The snow just wouldn’t stop falling over the weekend.
Jack Brinker, street superintendent, said Washington crews were out from 11 p.m. Saturday to 7 a.m. Monday battling the blizzard.
The wind and low temperatures made the work difficult, but the biggest obstacle was that the snow just kept coming, he said.
“We were out there during the whole storm, but we didn’t really gain a lot until the snow stopped,” Brinker said.
Brinker said the main plowing has stopped for now, but some trucks were out Monday afternoon cleaning up side streets and subdivisions that needed extra attention.
“The roads are in fair condition,” he said. “There are some that are ice-packed, but we’ll salt and cinder those as we need to when it gets slick again.”
Brinker cautioned drivers that the roads may not be back to normal for several days.
“With the cold temperatures that we’re having, the roads could be normal by the end of the week if we don’t have any more ice,” Brinker said. “There are some predictions for ice on Friday, so I would say you could have some streets with ice on them until early next week. I might be wrong — it all depends on what the weather does.”
While the big plowing was finished, Brinker said crews were far from done.
“We are still spreading salt and cinders, but we spread salt and cinders during the whole storm,” he said. “But there are certain areas we will have to re-salt and put cinders on. As time goes on, it will thaw out and some spots will be fairly slick again.”
Unlike other storms, Brinker and his crew had several days of advance notice that a big storm was coming. Despite the early preparation, the warning didn’t help all that much when nearly 10 inches fell on the cold and windy weekend.
Brinker said the snowstorm reminded him of the infamous blizzard of 1982.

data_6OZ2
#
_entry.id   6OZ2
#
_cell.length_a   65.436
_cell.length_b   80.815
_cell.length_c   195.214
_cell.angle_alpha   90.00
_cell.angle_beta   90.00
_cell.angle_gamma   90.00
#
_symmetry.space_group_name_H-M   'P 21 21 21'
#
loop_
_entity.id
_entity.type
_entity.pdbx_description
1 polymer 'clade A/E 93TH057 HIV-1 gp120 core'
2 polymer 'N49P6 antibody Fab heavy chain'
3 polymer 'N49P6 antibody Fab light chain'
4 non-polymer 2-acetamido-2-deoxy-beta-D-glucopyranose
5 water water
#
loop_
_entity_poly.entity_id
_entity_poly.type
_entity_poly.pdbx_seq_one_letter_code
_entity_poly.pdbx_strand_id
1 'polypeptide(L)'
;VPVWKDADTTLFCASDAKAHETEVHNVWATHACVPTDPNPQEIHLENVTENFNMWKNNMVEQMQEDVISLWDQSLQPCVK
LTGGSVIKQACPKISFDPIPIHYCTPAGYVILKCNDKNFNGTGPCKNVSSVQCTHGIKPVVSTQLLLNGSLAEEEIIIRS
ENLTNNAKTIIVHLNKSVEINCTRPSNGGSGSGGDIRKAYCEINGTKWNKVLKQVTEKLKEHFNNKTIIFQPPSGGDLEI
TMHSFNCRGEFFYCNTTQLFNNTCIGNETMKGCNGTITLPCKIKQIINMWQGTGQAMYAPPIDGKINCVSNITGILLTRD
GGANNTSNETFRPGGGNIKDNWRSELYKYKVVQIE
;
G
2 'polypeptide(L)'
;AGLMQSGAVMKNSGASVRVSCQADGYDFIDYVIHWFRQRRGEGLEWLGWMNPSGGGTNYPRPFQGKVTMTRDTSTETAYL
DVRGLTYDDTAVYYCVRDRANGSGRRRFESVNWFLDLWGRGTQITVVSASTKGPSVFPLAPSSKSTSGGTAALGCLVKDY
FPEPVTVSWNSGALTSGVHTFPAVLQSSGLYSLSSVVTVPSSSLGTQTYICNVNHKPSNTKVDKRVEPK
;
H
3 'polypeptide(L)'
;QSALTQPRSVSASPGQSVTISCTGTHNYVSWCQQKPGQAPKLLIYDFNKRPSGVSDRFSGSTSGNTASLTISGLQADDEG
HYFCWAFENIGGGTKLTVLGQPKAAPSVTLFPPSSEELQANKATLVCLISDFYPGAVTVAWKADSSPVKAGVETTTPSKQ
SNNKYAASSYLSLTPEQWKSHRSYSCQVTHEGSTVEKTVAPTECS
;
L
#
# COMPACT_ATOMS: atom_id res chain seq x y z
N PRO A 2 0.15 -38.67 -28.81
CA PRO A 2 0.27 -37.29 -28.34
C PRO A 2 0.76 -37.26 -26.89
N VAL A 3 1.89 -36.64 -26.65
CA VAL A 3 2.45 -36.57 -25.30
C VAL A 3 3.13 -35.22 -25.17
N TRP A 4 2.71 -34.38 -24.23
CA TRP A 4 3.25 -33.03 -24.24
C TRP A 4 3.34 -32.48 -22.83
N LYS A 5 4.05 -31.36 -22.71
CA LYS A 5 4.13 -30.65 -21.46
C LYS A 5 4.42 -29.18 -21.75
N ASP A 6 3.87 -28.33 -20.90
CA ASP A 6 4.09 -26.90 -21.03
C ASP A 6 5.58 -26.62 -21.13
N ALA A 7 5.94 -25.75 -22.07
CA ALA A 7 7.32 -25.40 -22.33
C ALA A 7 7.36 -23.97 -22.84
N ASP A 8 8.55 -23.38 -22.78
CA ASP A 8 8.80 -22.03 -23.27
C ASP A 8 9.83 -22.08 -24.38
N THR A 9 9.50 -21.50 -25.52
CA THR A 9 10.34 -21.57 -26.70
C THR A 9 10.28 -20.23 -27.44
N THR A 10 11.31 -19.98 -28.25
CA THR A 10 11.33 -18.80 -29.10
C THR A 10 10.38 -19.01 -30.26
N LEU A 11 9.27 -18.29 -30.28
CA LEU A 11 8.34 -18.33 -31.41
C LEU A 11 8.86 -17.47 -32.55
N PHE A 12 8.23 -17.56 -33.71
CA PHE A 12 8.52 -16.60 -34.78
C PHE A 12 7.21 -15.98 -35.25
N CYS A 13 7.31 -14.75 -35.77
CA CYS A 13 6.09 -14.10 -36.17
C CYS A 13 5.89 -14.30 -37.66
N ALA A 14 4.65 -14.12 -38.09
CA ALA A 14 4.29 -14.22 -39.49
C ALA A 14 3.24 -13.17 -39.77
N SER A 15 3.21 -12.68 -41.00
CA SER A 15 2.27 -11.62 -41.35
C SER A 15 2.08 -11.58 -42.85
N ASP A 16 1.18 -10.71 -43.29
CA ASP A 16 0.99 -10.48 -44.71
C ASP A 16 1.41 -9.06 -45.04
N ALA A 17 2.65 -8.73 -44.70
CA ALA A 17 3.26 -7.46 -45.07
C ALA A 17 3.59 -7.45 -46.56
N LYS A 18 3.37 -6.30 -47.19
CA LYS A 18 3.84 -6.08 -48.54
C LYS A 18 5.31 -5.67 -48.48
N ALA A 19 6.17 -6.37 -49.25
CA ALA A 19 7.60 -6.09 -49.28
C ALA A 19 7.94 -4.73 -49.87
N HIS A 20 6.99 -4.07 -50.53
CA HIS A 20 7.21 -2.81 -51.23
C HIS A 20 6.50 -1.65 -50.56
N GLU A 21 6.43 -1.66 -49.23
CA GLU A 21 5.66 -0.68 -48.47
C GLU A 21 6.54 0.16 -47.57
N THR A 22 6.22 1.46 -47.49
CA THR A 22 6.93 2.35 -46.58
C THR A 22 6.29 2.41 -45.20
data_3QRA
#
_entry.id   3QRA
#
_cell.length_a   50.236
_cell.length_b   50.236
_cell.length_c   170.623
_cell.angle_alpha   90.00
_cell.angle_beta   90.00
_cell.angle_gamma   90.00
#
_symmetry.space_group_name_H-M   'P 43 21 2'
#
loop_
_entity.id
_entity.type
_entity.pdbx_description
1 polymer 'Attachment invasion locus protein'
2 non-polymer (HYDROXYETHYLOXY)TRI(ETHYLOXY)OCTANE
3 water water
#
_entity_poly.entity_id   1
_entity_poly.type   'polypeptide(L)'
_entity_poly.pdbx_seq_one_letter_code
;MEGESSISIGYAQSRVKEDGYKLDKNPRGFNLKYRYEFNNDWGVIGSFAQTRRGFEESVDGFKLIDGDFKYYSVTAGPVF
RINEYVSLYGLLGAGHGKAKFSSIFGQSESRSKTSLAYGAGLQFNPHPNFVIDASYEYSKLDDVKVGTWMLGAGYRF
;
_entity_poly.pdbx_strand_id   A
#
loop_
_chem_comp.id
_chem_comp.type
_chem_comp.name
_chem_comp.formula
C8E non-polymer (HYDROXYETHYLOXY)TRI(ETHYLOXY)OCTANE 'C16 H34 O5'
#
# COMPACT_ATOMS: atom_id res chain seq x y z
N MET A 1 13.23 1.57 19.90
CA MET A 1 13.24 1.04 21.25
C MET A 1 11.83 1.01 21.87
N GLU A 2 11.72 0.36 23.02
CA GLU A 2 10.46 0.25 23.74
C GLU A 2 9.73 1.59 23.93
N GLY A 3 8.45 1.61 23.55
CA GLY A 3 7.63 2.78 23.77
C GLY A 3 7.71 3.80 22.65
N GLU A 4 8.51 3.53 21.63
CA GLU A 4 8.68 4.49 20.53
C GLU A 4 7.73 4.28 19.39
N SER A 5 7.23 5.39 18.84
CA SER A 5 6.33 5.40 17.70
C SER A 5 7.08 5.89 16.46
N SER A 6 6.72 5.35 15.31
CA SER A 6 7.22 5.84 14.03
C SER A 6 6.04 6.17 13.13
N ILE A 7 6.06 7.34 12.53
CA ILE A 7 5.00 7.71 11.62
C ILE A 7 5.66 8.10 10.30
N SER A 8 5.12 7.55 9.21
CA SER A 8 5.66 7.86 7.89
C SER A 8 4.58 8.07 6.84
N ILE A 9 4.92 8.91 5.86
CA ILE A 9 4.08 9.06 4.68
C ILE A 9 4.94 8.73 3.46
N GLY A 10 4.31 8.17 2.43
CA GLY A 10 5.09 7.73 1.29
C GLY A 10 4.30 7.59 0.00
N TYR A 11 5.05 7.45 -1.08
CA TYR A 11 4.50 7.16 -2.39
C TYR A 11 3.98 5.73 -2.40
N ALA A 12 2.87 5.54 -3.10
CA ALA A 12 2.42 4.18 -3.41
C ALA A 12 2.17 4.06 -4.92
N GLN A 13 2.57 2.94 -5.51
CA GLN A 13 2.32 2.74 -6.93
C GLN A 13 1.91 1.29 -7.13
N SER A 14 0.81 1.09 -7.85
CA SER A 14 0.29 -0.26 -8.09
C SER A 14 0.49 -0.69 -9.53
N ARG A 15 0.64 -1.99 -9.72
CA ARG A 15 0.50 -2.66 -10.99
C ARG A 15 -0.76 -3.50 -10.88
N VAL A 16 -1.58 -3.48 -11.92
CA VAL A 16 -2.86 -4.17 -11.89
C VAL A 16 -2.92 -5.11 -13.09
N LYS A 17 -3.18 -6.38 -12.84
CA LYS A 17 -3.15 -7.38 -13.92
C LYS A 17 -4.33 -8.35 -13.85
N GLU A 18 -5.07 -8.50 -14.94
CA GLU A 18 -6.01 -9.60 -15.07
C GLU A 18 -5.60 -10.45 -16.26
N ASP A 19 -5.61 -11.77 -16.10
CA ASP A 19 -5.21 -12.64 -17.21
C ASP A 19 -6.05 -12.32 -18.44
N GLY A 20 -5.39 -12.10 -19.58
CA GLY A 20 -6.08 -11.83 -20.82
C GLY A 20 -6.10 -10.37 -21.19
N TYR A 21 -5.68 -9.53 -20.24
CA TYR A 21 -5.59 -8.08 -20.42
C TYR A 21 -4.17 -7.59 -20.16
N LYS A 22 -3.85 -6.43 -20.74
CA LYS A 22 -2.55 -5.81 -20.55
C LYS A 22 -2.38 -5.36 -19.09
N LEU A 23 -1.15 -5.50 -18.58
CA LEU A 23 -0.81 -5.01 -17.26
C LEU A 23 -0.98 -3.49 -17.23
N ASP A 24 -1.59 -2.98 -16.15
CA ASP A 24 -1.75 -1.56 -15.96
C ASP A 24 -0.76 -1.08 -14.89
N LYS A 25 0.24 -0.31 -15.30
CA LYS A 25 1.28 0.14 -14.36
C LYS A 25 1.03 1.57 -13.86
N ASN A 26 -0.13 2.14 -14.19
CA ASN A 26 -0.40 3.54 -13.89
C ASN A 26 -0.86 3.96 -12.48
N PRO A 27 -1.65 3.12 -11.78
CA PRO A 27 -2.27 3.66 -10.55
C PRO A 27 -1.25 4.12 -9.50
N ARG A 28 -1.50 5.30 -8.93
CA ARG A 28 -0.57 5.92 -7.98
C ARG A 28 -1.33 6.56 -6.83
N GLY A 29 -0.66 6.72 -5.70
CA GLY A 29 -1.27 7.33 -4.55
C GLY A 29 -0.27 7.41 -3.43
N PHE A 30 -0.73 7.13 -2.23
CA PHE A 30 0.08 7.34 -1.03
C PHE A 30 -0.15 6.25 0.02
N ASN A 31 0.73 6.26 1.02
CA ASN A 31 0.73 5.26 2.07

“It was something like one of the older ones,” he said. “Years ago we had some bad ones, like in ’82, and it was pretty much like that because it was actually a dry-type snow that would blow and drift. It just kept icing over, all day long, it just kept freezing and snowing.”
Brinker said he had two trucks out before the storm hit dropping salt and cinders. Once the snow started to fall, Brinker employed four more two-ton trucks to plow the streets.
In addition to the six two-ton trucks, the city also employed two pickup trucks and two one-ton trucks.
“We ran, total, 10 trucks the whole time,” Brinker said.
Brinker said the bigger trucks tackled the city streets while the smaller ones plowed city parking lots.
“It didn’t go that bad, I guess, considering the way the weather was,” he said.
Brinker said plow drivers were running in 12-hour shifts from 7 a.m. to 7 p.m. No outside help was called in, but Brinker said all of the city departments worked on the project.
“It wasn’t just the street department,” he said. “All of the other departments helped.”
Even though some roads may look clean, Brinker still advised drivers to use caution.
“I would advise them to still drive with care,” he said. “You might hit a spot where there might be some ice — on the side streets anyway.”